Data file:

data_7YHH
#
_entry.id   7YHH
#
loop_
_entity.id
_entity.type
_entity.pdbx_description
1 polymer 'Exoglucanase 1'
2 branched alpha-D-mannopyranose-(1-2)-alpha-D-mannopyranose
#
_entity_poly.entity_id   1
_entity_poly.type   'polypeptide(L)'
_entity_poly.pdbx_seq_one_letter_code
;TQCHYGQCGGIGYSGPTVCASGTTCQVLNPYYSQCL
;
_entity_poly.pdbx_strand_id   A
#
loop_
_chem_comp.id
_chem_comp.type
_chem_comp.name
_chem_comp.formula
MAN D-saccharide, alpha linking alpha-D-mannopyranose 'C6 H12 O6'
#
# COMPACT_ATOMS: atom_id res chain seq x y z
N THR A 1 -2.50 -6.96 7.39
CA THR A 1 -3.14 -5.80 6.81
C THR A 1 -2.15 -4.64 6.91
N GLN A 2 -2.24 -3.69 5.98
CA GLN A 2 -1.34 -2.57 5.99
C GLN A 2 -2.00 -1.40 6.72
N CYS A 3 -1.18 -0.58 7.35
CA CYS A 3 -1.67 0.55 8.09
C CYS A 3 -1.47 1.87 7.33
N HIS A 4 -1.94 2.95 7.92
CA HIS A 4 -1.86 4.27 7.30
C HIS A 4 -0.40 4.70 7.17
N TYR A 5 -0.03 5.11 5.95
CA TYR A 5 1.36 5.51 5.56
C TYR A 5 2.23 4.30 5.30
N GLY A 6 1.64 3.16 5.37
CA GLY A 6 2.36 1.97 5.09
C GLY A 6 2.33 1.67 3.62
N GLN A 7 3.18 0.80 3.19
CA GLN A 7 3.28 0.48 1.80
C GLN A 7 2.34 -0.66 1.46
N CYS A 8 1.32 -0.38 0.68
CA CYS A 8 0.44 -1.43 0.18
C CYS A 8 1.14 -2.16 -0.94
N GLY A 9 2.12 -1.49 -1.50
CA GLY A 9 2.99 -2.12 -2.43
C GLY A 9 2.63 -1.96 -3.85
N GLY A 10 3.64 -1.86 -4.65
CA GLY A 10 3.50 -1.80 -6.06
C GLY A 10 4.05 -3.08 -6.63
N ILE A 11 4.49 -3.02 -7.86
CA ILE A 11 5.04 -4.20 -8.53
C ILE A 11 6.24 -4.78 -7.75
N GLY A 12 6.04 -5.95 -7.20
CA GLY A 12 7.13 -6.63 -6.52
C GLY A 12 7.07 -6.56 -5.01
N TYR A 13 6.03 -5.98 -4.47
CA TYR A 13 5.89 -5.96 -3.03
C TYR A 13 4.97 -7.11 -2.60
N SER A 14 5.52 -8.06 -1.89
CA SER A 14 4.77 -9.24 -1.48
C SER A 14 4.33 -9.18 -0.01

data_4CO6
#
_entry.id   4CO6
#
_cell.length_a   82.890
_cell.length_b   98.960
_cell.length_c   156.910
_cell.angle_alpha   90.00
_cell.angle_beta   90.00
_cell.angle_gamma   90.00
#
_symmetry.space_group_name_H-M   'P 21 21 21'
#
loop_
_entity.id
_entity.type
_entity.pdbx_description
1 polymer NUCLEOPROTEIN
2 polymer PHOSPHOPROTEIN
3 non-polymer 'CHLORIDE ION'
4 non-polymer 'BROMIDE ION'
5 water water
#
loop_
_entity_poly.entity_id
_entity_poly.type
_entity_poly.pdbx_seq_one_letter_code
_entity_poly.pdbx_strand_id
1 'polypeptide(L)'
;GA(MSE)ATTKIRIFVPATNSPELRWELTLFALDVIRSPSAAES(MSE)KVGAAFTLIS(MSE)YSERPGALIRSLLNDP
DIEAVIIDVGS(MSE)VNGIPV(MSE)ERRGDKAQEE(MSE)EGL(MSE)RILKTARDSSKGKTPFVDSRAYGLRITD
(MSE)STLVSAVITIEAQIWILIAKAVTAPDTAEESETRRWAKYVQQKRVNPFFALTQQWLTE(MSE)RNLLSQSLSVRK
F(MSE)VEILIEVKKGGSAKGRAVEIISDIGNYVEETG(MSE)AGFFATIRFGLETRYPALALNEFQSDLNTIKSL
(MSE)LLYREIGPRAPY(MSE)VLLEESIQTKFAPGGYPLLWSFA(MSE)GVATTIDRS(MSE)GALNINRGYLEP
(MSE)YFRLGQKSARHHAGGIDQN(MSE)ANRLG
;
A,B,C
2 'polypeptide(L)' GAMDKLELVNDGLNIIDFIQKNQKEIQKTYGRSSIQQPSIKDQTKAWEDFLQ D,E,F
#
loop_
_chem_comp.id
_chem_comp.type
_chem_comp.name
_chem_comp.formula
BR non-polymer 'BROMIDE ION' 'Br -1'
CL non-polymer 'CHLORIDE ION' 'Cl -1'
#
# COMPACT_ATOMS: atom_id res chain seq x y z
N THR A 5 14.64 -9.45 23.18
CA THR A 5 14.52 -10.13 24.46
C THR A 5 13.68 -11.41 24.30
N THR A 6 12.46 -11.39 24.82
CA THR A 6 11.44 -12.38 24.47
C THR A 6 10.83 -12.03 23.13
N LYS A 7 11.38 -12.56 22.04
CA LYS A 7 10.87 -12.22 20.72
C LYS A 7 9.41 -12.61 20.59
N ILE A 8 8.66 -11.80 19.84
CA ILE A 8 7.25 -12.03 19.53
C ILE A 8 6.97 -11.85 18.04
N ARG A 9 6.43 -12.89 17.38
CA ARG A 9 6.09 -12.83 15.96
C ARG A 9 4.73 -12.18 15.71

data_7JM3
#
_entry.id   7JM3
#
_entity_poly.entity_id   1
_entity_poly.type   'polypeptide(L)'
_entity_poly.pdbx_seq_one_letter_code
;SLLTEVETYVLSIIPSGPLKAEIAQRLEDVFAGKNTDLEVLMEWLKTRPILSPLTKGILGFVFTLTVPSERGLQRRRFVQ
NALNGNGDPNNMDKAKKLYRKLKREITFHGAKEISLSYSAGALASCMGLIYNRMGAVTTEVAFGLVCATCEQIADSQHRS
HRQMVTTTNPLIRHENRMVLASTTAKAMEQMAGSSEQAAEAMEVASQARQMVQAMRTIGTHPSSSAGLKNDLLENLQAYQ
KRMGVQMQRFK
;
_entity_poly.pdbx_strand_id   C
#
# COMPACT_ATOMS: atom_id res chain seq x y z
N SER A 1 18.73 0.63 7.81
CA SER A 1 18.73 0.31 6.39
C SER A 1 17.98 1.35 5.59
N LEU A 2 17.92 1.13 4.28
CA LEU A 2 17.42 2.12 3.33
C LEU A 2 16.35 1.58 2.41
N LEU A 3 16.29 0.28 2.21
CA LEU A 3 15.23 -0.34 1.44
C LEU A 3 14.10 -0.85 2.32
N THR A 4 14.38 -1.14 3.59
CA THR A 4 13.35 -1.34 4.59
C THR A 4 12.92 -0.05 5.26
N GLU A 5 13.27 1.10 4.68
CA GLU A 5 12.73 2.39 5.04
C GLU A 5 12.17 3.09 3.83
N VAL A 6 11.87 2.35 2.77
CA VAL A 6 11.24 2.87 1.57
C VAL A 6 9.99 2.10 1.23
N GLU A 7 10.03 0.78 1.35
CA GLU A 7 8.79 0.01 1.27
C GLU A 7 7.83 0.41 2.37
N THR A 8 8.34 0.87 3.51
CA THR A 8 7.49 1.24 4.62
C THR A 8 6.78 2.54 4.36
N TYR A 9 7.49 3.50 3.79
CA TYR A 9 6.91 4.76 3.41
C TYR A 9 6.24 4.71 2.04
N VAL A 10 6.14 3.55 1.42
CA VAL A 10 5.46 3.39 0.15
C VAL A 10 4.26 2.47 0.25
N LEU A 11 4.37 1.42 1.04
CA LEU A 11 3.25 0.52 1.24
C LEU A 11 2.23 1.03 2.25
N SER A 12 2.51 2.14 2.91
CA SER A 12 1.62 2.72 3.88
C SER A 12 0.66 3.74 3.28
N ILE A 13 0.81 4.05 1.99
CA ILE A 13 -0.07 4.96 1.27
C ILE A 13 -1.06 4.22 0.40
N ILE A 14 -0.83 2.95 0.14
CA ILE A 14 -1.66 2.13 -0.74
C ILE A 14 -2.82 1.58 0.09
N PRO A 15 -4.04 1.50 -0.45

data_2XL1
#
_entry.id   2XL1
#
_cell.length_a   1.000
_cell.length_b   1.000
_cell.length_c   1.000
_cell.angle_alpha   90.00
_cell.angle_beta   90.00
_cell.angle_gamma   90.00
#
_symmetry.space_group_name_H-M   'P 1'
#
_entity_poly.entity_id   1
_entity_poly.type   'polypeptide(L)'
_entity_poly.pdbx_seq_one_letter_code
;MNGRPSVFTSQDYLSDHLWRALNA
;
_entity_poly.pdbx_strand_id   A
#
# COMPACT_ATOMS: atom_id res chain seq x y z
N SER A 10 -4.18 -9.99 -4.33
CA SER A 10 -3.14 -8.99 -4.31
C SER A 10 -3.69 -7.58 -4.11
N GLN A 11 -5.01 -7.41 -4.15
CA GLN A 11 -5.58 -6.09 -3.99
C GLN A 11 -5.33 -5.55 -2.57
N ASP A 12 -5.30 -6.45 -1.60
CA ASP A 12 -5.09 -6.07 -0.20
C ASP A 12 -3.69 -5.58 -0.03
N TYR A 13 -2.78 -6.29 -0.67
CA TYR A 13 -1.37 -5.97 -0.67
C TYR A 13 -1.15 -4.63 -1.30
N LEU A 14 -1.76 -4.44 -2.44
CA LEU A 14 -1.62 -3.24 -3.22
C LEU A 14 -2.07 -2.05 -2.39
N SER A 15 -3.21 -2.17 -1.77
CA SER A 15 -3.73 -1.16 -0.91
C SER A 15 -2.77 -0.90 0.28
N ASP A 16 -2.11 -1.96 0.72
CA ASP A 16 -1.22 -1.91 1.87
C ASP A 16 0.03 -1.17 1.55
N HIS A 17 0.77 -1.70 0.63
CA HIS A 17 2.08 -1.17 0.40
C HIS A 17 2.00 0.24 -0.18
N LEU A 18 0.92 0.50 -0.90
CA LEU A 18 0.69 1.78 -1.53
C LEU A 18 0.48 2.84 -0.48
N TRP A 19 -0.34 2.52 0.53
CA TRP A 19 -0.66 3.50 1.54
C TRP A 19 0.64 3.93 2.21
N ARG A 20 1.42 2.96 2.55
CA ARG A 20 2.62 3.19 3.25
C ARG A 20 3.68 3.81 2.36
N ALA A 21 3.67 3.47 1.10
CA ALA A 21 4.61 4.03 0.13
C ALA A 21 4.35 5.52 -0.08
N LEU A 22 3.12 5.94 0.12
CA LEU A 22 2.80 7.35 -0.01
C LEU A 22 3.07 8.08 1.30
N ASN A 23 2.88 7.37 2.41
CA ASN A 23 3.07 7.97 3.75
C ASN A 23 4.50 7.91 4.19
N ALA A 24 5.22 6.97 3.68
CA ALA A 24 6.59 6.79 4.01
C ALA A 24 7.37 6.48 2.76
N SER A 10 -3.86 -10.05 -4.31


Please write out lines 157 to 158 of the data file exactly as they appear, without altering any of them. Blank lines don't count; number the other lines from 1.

CA THR A 4 13.35 -1.34 4.59
C THR A 4 12.92 -0.05 5.26